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Thursday, March 12, 2009

8_1 (barn)


As a child, I had chores to do. Every day after school, I'd put my muck boots on, grab my runner sled and hike to the barn. It was a short trek across the yard and through the woods. I'd cross a small chasm balancing on a one foot wide plank spanning an eight foot wide stream of swiftly flowing water. Believe it or not, I never fell in. Not once!

As I walked along, I'd see the summer garden to the right.  It was a large field of dried vegetables and rotting fruit. Spring was coming, and that would be work for another day. Turning to the left, I'd maneuver beneath the electric barbed wire fence and climb a large, a very large hill on which our barn was perched.

There was an old stone well at the top of the hill, from which we'd gather water to quench the horses. There was no pump on the well. Water was retrieved by straddling the well with a bucket and a string. One would take aim dropping the bucket such that it would hit the water with a deep thud, thus producing a full load. Water was drawn by hand. It was a tiresome job. Sometimes the string would break. At which point, I'd climb down into the well, ten feet or so, and use my foot to fish the bucket out. The challenge was climbing out using only two hands and one foot, while hoisting the bucket with the other foot. It was more difficult in winter when the rocks on the the inside of the well were covered in ice.  Again, I never fell in.  Nor would I want to, the water was fridgid cold.  Even in summer!

After feeding the horses and mucking the stalls, I would begin my journey home. The sled ride down the hill was fast and furious. On a good day, I could make it all the way to the stream. Life was hard, but I look back with fond memories now.

This model is a tribute to my growing up on the farm. I hope you enjoy.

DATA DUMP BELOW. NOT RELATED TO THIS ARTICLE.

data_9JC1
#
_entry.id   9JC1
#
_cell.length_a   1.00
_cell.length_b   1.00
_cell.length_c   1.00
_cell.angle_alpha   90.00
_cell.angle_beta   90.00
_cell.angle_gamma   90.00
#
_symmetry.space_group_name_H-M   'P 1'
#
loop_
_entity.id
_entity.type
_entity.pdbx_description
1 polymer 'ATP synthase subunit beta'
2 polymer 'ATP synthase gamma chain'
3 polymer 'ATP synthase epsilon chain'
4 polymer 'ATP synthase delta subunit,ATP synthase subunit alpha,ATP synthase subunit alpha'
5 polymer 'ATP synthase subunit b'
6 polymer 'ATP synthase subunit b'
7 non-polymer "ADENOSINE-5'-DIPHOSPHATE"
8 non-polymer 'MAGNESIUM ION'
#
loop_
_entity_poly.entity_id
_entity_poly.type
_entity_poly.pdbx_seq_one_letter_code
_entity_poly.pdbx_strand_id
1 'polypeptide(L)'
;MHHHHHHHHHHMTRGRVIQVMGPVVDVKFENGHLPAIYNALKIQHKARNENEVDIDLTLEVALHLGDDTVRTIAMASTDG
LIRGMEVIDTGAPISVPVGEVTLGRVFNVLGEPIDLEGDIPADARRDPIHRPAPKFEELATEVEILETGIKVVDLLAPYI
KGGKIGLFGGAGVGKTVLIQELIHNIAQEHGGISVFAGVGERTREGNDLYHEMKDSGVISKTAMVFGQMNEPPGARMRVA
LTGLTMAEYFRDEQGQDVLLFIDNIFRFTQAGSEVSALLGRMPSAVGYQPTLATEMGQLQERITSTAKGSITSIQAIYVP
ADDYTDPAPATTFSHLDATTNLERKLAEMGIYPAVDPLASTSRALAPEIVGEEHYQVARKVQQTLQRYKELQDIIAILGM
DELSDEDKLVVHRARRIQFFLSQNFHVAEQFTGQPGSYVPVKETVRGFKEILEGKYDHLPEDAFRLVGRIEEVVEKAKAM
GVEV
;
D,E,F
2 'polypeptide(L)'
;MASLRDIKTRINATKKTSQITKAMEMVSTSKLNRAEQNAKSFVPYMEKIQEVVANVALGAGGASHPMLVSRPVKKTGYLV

Creating this model was a two step process. The barn was created first and the silo was added second. Here's a few images showing the process. The barn could be built as a stand alone construction, however there's not enough 208B/210B roof tiles to cover the complete structure. That was the motivation behind the silo.

There was no silo attached to our barn, but having one sure makes the construction look more like a barn.


Here's the building plans.

3 comments:

Model Builder said...

Bill;
Have just finished your barn. Very cool model. I have a few sets plus extra pieces so adding the missing stones was no problem. I like your plan layout as it was very easy to follow up to step 7. It became a little confusing. Do not understand the meaning of the small yellow stone on the roof in step eight. Will be publishing pictures on my blog this afternoon. I would like to see you put together a plan booklet an offer it on CD. I am sure you would find enough buyers to cover the cost.
Don http://donshobbykeep.blogspot.com/

releppes said...

The 34G stone on step 8 is no mistake.

If you look at step 9, you'll see another 34G stacked on top of the 34G stone from step 8 (ie: two 34G stones stacked on top of each other).

I'm glad you liked the model. Although it's not a close resemblance to my childhood homestead, it brought back some good memories.

Model Builder said...

William;
Got it!. its part of the silo you don't see because its hidden in the frontal view. I put the stone there and didn't even realize it.
Don